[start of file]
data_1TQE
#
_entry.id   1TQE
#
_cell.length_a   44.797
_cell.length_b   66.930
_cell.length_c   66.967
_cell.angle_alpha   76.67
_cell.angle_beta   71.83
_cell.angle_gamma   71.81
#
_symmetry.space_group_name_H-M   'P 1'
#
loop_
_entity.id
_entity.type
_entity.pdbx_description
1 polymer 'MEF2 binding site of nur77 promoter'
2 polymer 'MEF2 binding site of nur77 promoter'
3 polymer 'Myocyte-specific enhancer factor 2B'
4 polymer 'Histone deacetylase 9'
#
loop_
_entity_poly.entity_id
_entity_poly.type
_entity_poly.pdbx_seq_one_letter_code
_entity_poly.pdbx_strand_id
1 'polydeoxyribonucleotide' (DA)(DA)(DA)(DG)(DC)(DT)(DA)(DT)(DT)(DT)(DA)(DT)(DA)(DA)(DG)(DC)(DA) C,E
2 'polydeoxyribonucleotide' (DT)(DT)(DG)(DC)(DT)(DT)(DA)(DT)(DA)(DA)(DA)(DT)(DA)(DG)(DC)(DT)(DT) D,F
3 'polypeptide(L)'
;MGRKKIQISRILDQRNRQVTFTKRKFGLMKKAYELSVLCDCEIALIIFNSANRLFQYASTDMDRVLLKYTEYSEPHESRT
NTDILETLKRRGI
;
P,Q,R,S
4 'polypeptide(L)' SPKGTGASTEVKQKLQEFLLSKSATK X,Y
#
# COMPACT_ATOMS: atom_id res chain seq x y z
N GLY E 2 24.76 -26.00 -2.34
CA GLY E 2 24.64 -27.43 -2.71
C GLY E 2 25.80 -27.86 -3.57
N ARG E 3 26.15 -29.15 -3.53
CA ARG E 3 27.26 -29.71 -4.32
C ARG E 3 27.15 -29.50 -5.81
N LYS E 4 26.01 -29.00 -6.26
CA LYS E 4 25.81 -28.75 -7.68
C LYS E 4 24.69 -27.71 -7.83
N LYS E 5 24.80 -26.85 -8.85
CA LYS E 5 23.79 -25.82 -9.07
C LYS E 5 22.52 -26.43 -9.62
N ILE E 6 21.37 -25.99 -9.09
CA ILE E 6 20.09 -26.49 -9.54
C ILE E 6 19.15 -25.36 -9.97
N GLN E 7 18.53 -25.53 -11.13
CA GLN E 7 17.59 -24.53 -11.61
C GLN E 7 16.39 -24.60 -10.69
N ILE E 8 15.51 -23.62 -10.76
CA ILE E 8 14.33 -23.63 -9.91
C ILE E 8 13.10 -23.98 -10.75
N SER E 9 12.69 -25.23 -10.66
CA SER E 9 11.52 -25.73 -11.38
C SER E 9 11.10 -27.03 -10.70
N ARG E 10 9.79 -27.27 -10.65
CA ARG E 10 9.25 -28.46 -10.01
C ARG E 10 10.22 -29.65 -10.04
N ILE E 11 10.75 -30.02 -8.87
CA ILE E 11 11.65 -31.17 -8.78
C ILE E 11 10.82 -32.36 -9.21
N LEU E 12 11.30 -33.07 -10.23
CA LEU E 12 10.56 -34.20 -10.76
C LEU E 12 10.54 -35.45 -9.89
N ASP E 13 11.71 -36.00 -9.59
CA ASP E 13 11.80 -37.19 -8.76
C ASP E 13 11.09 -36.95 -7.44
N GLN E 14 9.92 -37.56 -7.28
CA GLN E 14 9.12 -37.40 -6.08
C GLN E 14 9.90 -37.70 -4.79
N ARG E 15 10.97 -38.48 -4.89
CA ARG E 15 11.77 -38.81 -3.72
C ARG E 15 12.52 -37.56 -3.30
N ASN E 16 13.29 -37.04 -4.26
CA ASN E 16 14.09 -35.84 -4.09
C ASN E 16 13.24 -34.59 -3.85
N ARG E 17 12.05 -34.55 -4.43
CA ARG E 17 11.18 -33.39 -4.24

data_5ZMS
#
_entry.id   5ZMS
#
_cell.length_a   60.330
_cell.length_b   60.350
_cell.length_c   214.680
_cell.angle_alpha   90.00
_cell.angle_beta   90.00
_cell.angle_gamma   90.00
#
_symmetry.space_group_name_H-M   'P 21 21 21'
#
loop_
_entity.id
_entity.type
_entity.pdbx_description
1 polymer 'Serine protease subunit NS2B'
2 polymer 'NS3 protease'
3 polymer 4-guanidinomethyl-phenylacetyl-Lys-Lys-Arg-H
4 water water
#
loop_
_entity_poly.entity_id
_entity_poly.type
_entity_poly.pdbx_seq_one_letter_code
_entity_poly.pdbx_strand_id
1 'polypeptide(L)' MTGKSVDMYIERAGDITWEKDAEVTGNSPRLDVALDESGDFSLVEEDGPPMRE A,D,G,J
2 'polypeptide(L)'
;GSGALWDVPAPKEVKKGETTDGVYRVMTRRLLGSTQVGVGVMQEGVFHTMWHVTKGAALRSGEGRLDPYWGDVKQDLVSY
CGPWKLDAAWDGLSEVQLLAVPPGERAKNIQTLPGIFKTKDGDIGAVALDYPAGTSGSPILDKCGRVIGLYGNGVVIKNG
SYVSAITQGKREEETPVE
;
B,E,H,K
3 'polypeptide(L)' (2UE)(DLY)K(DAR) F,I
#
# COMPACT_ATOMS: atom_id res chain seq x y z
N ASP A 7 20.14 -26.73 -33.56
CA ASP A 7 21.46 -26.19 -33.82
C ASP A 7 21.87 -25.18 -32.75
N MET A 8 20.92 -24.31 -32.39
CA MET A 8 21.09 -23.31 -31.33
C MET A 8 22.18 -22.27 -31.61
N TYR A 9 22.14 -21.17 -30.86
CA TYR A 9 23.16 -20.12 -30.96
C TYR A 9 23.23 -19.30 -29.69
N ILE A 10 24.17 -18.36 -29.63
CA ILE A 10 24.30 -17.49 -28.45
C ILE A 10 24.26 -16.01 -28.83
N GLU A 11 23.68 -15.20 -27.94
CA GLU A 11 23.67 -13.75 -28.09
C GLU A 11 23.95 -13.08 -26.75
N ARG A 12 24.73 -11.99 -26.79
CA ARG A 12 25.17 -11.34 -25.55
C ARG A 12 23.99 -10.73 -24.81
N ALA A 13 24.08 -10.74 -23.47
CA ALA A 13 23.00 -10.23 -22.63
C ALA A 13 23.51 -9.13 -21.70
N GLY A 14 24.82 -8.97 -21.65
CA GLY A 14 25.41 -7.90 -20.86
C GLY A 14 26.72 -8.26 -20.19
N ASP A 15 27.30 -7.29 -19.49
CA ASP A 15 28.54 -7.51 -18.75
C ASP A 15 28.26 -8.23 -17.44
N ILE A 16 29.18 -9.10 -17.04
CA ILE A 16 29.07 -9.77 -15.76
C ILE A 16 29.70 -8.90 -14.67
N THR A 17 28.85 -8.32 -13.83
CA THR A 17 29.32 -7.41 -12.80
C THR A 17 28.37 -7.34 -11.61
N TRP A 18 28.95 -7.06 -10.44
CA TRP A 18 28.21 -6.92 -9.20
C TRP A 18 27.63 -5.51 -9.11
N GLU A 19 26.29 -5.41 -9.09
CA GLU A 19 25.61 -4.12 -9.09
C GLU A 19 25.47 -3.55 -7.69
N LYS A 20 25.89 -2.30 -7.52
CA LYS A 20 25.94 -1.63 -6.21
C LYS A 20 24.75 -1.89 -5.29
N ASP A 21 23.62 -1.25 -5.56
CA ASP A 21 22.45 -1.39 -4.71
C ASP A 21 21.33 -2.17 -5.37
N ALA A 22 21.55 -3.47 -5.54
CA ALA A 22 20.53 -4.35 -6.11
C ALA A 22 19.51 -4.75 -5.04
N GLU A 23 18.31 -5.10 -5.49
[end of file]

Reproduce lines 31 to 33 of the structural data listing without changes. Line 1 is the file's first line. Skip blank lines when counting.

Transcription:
;MGRKKIQISRILDQRNRQVTFTKRKFGLMKKAYELSVLCDCEIALIIFNSANRLFQYASTDMDRVLLKYTEYSEPHESRT
NTDILETLKRRGI
;